I can think of a handful of authors who use the years surrounding WWI as a backdrop for their mysteries. Each puts their own spin on the story, and quite often the sleuth is a woman. If you visit here regularly you already know I have a great interest in this era (and am fond of strong women protagonists), so I'm always on the lookout for a new series to join the ranks. My most recent find is Charles Todd's A Duty to the Dead featuring WWI nurse Bess Crawford. Todd is already author of nearly a dozen Inspector Rutledge mysteries and at least one standalone novel. All are set during or just after the Great War. Ian Rutledge is an interesting study as he's a former soldier battling the effects of shell shock while back at his job at Scotland Yard, and he often hears the voice of a soldier he was forced to execute on the battlefield. It sounds quirky, but from what I recall (admittedly it's been a few years since I've read any of that series) it works.
Bess Crawford, on the other hand, reminds me a little of Maisie Dobbs, at least superficially. Both are strong, independent and intelligent women who served, or in the case of Bess serves, as nurses in France. But from there I think the two series diverge in both the greater outlook and smaller trivialities. Bess is quite practical minded thanks to her upbringing, which is unusual for an upper-middle class young woman. Raised and educated in India rather than returning to England, she's the only daughter of long standing military man, a Colonel (who she affectionately refers to as the Colonel Sahib). Bess has had the concept of "duty" ingrained on her conscious since birth. It's that sense of duty that causes her to become a nurse at the outbreak of the war, and that sense of duty that compels her to carry a private message to the family of a dying soldier.
The novels opens with the sinking of the Britannic off the coast of Greece. The ship had been refitted as a hospital ship where Bess has been serving, though at the time there were no wounded soldiers aboard. After an action packed beginning with the sinking of the ship, which sees Bess end up with a nasty broken arm, the story moves along at a nice clip. Nurses are meant only to tend to their patients not become emotionally involved with them. Sometimes the lines become blurred, however, especially when the patient is a charming and agreeable young man who appears on the mend but takes a sudden turn for the worse. It's not so much that Bess fell for him romantically than the pair simply clicked and given time there might have been potential for a relationship.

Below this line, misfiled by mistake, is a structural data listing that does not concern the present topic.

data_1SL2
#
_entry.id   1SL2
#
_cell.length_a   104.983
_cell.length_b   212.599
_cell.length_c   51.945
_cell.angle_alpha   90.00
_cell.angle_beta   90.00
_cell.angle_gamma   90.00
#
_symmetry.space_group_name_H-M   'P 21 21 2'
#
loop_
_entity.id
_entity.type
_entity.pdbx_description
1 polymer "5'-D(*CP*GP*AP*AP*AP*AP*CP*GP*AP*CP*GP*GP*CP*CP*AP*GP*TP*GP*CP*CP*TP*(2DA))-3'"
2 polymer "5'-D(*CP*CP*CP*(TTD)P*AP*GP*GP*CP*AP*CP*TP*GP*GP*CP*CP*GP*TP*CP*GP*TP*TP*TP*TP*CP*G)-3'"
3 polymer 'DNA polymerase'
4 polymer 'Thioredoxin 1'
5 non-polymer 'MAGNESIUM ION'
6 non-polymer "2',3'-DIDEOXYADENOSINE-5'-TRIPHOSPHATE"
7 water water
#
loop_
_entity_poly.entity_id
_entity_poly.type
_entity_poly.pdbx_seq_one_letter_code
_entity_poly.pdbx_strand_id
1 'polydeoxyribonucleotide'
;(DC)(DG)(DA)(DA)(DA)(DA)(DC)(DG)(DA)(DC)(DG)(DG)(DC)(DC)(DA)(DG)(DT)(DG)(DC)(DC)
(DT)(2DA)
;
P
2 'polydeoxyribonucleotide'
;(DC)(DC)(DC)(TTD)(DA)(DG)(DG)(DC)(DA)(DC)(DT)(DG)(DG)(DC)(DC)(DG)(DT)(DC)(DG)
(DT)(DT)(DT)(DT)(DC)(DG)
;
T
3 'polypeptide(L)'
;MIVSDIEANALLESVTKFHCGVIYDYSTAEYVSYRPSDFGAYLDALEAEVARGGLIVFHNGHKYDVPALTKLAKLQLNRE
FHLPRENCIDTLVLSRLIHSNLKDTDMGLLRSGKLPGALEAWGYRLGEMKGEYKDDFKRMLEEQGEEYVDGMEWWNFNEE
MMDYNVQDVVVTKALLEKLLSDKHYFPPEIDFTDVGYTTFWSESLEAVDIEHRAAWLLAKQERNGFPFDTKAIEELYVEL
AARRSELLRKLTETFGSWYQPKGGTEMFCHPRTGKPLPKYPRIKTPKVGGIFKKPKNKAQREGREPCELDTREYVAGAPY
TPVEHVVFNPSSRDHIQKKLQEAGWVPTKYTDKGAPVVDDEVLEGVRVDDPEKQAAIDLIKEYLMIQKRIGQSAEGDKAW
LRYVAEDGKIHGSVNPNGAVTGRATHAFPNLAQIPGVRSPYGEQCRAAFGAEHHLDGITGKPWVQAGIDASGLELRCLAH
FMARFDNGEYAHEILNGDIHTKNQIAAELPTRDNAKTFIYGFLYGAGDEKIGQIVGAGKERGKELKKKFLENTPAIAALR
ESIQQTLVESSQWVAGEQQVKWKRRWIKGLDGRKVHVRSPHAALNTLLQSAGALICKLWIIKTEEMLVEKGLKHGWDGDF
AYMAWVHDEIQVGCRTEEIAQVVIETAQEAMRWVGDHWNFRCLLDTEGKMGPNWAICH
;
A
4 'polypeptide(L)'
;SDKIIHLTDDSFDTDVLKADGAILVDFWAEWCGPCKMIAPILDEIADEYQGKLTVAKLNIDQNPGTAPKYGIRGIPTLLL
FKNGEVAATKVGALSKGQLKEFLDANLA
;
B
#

Instead she finds herself making a promise to a dying soldier that she knows she really shouldn't. It's a simple yet cryptic message that she's entreated to carry to the Graham family. "I lied. I did it for mother's sake." She promises to travel to Kent and give this message to one of the remaining three Graham bothers. It's a promise she finds she's reluctant to carry out even as she is recuperating back at home with her parents, yet her sense of duty means she must travel to Owlhurst and carry out this last wish whatever the consequences for the family.
The Grahams are a distinguished and wealthy family living in the great house known as Owlhurst. Arthur was the favored son, so his death has been particularly difficult for Mrs. Graham, a widow. Although welcoming to Bess, the Graham family is cold and the brothers somewhat dismissive of the message Bess brings with her. Whatever the meaning of the message she believes that Arthur's desire to make peace with his family and fix any prior wrongdoings is going to be ignored, though she's at a loss of what to do to set things to rights so Arthur can rest in peace.
Owlhurst is a sleepy little village veiled in secrets and lies, many of them swirling around the Graham family. Because of her training as a nurse Bess becomes involved in a few medical emergencies in the village that call for her expertise and means she becomes privy to a few things the family would rather she not know. And small towns always have their gossips. So, to sound totally clichéd Bess is soon to become caught up in a web of intrigue and deception that will end in murder. The unraveling of the mystery does become a little complicated. It's not so much who the culprit is rather how things are resolved. I have a feeling that some readers might be critical of this aspect of the story. Frankly I liked Bess enough to overlook any wrinkles in the plotting.
I really enjoyed this book. She's not Maisie (which is actually a good thing as I'd hate to think the author was simply trying to play off an already established character), but Bess Crawford is someone I'd like to know more about, and I have a feeling there is going to be lots more to learn. This story was set smack dab in the middle of the war, so it will be interesting to see where the author takes it from here. In a weird way being a nurse is a little like being a detective in that the character has access to private information and is often in the middle of the action. It helps that she's from a military family with a lot of good connections, too. She's not a formal detective by any means, but I suspect she's going to find herself in the middle of just a few scrapes. So I am adding Bess to my list of sleuths to watch and will be looking forward to her next adventure.